I had this fraternity brother back in college named Lucas. We gave him a pretty hard time, mostly because he was the nicest guy you’d ever want to meet. Turns out he didn’t know what jobs just sucked. We’d ask Luke to clean the grease trap, a typical task when we were pledges. Not a problem for him, and that was probably the nicest thing we asked him to do. Remember that when you live in a house with 40+ guys, you tend to share a lot of things.

Get your heads out of the gutter. I’m talking about things like toiletries. It wouldn’t be a surprise to see your brand new shampoo bottle in the gang shower 80% gone. Nor should it have surprised anyone to find their toothpaste ravaged by the cheap slugs I lived with. I always figured it was a decent investment because most of these guys wouldn’t have brushed their teeth at all, if it weren’t for my toothpaste.

But Luke would have none of that. He went berserk one day when he found his toothpaste mostly gone. He proceeeded to write his name on everything he owned, as if that would make a difference. He was ranting and raving. Of course, once we knew that bothered him, we hit the gas. We’d still take his toothpaste, but we’d put it back in his room – empty. We’d hide his stuff all over the house. Come on, you would have done the same thing when you were 20.

But slowly I’ve become Luke in terms to my stuff. I live with 4 other people and they are constantly using my stuff. I know when the Boss has been in my toothpaste because she squeezes from the top, not the bottom like I do. Yeah, that annoys me, so I put a new tube in her drawer, hoping she won’t screw with mine. But it’s the brush that really annoys me. I know instantly when one of the girls has polluted my brush. There are all sorts of long hairs tickling my ears when I brush my hair. So I peek at my brush and sure enough there is a ton of long brown hair in my brush. My hair is short and gray – I know it’s not mine. I don’t know why, but it annoys me. In a fit of rage, I did consider lighting the brush on fire, as that seemed like the only way I could ever keep everyone else from using it. Now that would be a cool brushfire.

So I did what any person does when annoyed. I bought about 10 other brushes. I put extra brushes in each girl’s room and a few downstairs. Just in case. But amazingly enough, even with the extra brush inventory, half the time we can’t find a brush when we need it. There must be some kind of gremlin with long hair in the house who keeps taking our brushes. So time and time again, they go to the only place where they can be absolutely sure there is always a brush in the house. Right, my drawer.

Either that, or maybe they are just screwing with me, because they know finding hair in my brush annoys me. I annoy them enough that I probably deserve to be messed with a bit. I guess karma balances out in the long run. But who could have guessed it would be in the form of a brush?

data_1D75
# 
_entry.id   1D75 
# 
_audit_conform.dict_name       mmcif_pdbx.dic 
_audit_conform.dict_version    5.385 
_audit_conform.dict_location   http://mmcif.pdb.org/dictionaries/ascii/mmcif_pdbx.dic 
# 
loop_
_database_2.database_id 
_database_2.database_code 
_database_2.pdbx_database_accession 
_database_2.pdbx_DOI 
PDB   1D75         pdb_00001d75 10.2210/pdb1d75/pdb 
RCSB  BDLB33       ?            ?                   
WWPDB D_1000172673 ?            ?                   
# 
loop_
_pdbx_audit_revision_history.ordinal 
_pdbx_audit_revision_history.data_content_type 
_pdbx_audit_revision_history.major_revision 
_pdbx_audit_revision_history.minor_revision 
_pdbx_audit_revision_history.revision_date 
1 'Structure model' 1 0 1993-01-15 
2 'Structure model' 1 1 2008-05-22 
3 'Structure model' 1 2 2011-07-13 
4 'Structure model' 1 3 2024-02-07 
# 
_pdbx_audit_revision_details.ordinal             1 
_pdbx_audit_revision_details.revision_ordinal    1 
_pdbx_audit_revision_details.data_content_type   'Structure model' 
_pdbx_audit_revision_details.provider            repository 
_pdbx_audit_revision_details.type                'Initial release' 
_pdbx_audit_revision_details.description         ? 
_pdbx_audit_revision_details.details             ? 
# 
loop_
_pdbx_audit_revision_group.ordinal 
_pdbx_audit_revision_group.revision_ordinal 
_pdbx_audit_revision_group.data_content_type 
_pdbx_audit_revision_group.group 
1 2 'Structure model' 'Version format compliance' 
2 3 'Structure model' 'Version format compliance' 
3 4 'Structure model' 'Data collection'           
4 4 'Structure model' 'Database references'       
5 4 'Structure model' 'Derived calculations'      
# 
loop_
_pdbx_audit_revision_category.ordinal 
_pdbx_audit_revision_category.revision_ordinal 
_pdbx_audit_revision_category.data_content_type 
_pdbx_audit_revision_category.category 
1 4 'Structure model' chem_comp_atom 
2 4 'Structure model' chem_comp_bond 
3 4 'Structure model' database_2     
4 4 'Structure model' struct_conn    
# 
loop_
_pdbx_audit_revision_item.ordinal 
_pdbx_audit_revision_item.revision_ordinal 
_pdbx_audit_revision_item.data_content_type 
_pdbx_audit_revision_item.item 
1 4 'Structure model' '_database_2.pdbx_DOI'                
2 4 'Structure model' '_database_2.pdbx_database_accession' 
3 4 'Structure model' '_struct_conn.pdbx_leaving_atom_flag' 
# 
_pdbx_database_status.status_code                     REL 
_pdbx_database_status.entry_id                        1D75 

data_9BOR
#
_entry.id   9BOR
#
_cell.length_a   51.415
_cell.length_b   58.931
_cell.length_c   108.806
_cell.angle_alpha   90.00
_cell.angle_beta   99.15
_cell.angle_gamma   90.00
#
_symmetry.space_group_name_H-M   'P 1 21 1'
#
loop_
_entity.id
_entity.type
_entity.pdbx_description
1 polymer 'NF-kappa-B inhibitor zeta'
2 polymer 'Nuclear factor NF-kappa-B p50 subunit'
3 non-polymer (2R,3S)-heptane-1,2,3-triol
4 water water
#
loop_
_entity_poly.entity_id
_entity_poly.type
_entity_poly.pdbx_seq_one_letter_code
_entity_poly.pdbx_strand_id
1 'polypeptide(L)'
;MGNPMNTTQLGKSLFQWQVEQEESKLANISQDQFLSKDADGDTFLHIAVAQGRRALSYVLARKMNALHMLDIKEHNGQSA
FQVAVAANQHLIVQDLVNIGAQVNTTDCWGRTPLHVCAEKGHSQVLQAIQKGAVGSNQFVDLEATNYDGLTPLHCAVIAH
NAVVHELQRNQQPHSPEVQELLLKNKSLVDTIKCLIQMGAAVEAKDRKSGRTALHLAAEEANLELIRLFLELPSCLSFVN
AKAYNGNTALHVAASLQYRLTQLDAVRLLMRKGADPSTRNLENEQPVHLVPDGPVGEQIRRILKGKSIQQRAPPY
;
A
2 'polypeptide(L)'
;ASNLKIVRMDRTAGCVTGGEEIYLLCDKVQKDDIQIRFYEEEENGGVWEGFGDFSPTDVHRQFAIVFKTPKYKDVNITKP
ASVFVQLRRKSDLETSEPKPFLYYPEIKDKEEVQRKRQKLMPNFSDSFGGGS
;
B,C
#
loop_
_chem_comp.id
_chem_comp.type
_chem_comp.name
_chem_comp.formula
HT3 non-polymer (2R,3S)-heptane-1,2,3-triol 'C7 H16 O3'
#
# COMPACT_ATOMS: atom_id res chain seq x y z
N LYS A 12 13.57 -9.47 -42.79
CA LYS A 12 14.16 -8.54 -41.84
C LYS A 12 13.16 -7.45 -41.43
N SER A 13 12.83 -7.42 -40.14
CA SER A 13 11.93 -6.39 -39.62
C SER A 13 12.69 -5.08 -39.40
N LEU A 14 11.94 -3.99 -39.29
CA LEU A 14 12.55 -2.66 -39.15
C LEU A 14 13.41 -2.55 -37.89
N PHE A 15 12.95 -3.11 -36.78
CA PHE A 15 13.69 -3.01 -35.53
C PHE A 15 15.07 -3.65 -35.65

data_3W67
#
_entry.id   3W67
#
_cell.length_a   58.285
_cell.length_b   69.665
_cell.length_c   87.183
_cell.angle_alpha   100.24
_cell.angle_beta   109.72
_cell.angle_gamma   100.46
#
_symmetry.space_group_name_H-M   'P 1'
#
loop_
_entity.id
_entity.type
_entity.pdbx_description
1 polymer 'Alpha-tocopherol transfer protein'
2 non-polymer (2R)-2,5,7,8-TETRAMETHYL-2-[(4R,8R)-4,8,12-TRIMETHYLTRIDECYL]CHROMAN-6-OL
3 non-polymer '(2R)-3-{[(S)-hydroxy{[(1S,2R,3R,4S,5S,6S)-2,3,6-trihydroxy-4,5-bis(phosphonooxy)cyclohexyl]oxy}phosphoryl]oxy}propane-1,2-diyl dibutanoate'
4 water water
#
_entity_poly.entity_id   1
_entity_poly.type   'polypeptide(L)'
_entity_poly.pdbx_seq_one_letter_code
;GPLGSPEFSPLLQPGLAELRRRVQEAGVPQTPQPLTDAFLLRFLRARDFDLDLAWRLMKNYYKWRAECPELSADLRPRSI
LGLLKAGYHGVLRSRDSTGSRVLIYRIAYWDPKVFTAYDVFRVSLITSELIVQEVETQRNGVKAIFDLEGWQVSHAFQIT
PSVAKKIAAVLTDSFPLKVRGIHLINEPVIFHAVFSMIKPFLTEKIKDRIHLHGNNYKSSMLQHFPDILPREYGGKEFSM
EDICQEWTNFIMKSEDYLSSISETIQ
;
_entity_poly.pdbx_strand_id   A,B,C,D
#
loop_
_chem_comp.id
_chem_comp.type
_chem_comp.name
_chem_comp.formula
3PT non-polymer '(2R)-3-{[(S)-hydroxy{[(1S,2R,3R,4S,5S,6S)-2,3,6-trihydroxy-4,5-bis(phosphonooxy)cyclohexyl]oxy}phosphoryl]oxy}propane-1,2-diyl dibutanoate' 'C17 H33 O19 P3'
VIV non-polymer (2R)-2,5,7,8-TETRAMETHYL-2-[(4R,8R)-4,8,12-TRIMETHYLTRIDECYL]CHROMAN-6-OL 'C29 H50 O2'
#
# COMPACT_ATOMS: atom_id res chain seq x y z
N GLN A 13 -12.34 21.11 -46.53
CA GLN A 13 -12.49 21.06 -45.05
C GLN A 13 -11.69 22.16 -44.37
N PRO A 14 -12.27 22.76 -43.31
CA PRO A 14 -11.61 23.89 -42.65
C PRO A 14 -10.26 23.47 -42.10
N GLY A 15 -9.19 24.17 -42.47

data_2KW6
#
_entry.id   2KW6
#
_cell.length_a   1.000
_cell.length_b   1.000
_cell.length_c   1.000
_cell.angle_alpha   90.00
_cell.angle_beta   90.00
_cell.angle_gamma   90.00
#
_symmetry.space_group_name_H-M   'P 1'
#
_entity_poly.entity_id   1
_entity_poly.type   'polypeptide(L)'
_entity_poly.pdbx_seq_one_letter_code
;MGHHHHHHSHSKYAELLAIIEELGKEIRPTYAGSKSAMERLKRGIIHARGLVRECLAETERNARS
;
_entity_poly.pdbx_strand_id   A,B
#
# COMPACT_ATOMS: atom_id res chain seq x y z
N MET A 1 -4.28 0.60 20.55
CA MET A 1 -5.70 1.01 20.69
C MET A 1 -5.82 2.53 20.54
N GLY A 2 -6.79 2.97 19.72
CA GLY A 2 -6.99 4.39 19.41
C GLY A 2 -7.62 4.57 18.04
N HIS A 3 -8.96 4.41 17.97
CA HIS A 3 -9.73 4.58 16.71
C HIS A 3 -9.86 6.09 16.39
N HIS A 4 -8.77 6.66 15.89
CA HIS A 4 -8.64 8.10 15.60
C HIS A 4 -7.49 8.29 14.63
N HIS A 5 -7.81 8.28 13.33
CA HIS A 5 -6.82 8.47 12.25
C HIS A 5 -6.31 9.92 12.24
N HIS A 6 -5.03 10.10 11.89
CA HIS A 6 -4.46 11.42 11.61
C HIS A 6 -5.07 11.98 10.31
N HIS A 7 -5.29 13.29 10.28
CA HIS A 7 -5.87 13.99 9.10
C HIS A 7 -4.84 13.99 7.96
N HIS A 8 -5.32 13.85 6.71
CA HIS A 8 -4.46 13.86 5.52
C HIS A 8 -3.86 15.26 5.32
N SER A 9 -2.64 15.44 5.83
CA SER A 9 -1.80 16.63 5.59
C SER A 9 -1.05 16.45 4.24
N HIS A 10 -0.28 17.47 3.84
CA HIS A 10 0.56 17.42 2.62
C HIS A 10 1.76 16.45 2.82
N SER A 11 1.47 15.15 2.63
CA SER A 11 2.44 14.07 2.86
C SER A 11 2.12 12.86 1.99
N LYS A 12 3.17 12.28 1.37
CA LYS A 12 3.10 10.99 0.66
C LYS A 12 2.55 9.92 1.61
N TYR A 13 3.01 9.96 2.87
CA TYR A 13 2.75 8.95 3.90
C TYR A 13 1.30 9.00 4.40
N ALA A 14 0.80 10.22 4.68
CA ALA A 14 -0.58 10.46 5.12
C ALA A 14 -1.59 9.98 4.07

Photo credits: “Hairy Brush” originally uploaded by Ashley Coombs

Heavy Research

After a bit of a blogging hiatus, we are back at it. The Heavy Research feed is hopping, and here are a couple of links of our latest stuff. So check them out and (as always) let us know what you think via comments.

We posted a new paper earlier this week, assembling the Network-based Malware Detection series into a spiffy document. Check it out.

And we have started posting our annual RSA Conference Guide. The first post was on our Key Themes. It seems over the past year we haven’t lost our snark, so our themes include stuff like “Is that a Cloud in Your Pocket?” “#OccupyRSA,” “Ha-Duped about Security BigData,” and “Data Olestra.” Yes, we insist on having fun if we have to write. We’ll be doing 1-2 a day over the next week, and then we’ll package it up as a paper you can take with you to the conference.

Here’s the other stuff we have been up to:

Remember, you can get our Heavy Feed via RSS, where you can access all our content in its unabridged glory.

Incite 4 U

  1. Behold the Nortel ostrich: Great expose in the WSJ about Nortel being totally and utterly compromised for over a decade. Seems there was no part of their infrastructure that the attackers didn’t have access to. But that’s kind of an old, tired story. What’s more interesting is the reaction from former Nortel folks. As the carcass of what used to be Nortel has been auctioned off from bankruptcy, the folks acquiring the assets play stupid. The old CEOs play stupid. And then they mention one of the main forensics guys would cry wolf. But he wasn’t crying wolf, was he? But this is the kind of institutional disregard we, alas, expect to see. It’s not like Nortel had anything interesting to state-sponsored hackers, right? Like the signaling software that runs a huge fraction of the national voice networks. This is just a reminder: your organization is pwned. The question is whether you know it or not. Or want to know it, I guess. – MR